Philip’s carriage and ponies to make poignant appearance at funeral

The duke was synonymous with the fast-paced, and sometimes dangerous sport of carriage-driving.

The driving carriage used by the Duke of Edinburgh, at Windsor Castle, Berkshire
The driving carriage used by the Duke of Edinburgh, at Windsor Castle, Berkshire

The Duke of Edinburgh’s love of carriage-driving will be a poignant feature of his funeral, with his carriage, which he designed himself, and ponies making an appearance.

The polished dark green four-wheeled carriage, accompanied by two of Philip’s grooms, will stand in the Quadrangle of Windsor Castle on Saturday as the duke’s coffin is carried past in a procession on a Land Rover hearse.

The Duke of Edinburgh's carriage
The Duke of Edinburgh’s carriage (Steve Parsons/PA)

It was Philip’s most recent carriage, which he began using at the age of 91 for riding around Windsor and other royal estates.

With the carriage will be the duke’s two black Fell ponies – Balmoral Nevis and Notlaw Storm – who were both were born in 2008.

Balmoral Nevis was bred by the Queen, with Fell ponies being an endangered breed.

Balmoral Nevis and Notlaw Storm with the carriage
Balmoral Nevis and Notlaw Storm with the carriage (Steve Parsons/PA)

Made of aluminium and steel, the carriage was built to the duke’s specifications eight years ago, drawing on his knowledge of FEI (Federation Equestre Internationale) driving.

Philip had been designing driving carriages since the 1970s.

It can seat four people at maximum capacity and can harness up to eight horses.

It has two padded black leather seats and a clock mounted on brass at the front, which features an inscription commemorating the gift of the timepiece.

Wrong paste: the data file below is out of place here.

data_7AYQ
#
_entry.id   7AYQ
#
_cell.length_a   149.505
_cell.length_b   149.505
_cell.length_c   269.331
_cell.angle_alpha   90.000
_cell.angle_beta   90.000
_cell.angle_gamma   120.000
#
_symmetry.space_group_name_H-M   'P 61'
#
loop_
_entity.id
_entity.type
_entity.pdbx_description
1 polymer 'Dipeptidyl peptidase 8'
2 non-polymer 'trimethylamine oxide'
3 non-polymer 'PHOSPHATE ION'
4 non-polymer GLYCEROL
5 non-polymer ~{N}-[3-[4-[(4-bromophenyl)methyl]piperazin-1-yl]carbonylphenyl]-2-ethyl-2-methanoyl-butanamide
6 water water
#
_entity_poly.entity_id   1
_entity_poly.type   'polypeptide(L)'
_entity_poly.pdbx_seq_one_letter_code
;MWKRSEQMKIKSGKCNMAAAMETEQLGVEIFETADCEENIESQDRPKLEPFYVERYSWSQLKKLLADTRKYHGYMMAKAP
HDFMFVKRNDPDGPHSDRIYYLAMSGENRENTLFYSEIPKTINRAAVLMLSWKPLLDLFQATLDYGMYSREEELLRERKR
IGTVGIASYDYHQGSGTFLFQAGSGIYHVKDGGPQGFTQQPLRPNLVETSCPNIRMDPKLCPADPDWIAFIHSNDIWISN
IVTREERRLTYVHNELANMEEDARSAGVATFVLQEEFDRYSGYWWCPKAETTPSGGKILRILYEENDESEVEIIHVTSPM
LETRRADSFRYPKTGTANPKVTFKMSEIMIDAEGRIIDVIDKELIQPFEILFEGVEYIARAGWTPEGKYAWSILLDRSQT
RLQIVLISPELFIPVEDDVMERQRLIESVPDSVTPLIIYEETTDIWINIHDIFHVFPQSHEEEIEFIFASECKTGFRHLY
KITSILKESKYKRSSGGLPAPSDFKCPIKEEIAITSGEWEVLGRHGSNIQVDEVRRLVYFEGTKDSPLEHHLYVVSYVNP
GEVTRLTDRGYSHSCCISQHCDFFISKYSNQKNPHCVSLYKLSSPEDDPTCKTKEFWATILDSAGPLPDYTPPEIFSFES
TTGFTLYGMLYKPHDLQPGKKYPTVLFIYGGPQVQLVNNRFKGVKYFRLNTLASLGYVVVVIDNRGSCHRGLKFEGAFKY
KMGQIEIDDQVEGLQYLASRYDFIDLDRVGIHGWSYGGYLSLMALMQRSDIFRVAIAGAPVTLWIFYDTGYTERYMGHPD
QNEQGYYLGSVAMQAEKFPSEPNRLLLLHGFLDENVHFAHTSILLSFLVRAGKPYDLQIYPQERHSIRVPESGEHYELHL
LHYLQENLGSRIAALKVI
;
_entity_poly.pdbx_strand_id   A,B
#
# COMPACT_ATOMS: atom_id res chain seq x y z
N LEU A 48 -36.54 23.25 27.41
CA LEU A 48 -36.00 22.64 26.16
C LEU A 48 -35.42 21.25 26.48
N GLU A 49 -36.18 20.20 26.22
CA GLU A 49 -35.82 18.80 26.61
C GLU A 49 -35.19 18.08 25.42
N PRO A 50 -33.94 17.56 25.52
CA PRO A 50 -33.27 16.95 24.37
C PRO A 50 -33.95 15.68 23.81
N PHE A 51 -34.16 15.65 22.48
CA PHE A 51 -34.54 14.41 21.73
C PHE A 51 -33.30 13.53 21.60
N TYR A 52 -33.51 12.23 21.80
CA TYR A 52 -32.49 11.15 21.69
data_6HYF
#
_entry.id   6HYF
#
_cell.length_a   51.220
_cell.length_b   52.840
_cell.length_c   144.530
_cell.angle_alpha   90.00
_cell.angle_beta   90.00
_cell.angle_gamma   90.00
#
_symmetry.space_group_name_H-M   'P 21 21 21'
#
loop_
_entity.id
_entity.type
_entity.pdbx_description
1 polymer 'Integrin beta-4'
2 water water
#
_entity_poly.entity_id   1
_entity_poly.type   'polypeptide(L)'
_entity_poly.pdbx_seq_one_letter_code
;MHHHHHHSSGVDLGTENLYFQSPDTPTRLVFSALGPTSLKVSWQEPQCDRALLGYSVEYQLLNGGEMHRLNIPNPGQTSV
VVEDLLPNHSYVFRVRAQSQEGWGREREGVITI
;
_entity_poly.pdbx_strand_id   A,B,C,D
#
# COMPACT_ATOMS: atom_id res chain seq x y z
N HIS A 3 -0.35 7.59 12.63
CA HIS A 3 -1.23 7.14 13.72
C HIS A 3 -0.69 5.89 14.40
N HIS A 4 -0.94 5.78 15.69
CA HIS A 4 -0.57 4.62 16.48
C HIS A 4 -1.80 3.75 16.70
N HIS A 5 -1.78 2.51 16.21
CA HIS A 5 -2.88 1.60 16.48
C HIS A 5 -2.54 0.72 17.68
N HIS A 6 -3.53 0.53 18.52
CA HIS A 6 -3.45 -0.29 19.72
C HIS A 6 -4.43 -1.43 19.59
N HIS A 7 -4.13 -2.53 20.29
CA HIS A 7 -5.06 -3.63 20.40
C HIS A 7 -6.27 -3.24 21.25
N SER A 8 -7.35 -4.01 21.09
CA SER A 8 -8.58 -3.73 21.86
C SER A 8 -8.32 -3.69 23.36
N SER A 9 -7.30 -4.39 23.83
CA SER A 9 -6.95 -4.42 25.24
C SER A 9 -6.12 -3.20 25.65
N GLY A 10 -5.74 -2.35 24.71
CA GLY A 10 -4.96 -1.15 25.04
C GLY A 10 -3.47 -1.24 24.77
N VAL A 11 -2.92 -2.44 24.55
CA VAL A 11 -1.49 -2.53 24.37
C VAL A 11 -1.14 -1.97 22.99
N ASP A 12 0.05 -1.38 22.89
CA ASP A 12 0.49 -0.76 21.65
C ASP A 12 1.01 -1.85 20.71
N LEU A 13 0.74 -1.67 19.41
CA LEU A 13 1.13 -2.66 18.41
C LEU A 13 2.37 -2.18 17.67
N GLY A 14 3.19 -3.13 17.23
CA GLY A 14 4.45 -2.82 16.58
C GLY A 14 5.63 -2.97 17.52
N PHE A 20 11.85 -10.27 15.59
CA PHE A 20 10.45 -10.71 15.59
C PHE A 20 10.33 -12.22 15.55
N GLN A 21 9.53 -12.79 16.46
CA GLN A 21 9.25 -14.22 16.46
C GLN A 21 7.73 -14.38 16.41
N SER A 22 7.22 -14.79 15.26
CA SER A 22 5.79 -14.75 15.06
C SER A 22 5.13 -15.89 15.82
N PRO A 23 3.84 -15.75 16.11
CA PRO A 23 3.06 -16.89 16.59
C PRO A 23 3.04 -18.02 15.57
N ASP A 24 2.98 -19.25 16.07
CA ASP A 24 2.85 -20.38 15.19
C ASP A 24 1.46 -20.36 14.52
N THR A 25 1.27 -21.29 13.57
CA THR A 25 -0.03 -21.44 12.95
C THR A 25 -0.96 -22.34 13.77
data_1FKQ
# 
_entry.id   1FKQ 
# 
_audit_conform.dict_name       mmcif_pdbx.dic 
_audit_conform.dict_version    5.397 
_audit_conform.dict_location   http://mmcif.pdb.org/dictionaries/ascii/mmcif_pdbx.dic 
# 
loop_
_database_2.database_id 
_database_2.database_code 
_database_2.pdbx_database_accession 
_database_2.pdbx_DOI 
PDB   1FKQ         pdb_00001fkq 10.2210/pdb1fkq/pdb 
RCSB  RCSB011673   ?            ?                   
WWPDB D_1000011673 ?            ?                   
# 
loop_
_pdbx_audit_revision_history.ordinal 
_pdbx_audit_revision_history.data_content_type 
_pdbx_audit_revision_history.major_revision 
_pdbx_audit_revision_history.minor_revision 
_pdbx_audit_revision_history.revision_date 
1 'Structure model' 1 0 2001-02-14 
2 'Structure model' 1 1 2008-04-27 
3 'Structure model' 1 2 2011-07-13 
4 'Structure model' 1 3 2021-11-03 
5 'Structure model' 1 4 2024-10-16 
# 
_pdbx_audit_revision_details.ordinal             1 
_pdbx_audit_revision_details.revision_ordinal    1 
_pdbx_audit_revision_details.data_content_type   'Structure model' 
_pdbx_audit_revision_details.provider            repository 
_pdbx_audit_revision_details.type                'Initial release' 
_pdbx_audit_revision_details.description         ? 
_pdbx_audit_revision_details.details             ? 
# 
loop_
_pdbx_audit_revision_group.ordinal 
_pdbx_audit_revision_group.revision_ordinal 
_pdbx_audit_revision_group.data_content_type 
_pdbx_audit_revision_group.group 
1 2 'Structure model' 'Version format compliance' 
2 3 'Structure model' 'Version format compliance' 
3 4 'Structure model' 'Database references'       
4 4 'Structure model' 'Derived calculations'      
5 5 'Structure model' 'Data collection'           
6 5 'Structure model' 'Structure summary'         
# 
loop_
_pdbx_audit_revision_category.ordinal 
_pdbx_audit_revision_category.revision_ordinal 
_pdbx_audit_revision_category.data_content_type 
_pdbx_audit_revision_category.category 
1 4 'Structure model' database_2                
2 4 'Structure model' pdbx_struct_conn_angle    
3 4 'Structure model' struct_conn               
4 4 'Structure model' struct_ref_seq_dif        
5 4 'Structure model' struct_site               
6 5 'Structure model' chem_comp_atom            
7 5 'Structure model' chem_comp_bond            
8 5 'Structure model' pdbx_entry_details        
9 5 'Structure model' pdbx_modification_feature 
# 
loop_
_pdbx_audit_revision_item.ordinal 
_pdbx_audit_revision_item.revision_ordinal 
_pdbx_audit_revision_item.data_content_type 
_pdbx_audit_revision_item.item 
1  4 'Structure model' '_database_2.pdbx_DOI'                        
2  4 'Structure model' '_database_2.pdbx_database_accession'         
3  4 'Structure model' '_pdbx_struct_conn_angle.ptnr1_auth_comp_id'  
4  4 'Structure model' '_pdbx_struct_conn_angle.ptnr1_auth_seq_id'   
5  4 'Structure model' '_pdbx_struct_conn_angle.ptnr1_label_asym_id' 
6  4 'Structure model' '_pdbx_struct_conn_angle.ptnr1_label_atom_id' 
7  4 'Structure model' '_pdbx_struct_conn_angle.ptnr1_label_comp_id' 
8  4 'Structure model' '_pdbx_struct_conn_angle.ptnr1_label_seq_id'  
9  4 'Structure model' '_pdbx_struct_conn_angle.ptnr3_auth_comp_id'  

The clock was presented to Philip by the Queen’s Royal Irish Hussars on October 25 1978 to mark his 25 years as their Colonel-in-Chief.

The clock and plaque on the driving carriage used by Philip
The clock and plaque on the driving carriage used by Philip (Steve Parsons/PA)

Philip, who died a week ago aged 99, was synonymous with carriage-driving.

He loved nothing more than to go haring through the countryside at high speed, whip in hand, in a horse-drawn wheeled carriage.

“I am getting old, my reactions are getting slower, and my memory is unreliable, but I have never lost the sheer pleasure of driving a team through the British countryside,” he explained in the book he wrote about the sport.

The Royal Windsor Horse Show
Philip taking part in the pony four-in-hand at the Royal Windsor Horse Show in 2005 (Tim Ockenden/PA)

Even when he was an octogenarian he continued to compete in demanding carriage-driving competitions.

He was forced to give up polo at the age of 50 in 1971 due what he called his “dodgy” arthritic wrist, and decided to find a new sport to concentrate on.

“I suppose I could have left it at that, but I have never felt comfortable as a spectator,” he admitted.

The Duke of Edinburgh
The Duke of Edinburgh practises before a carriage-driving competition in 2005 (Andrew Parsons/PA)

Tennis, golf and squash were no good for his wrist and sailing would have taken him away from home at weekends.

“It then suddenly occurred to me that this carriage-driving might be just the sport,” Philip said.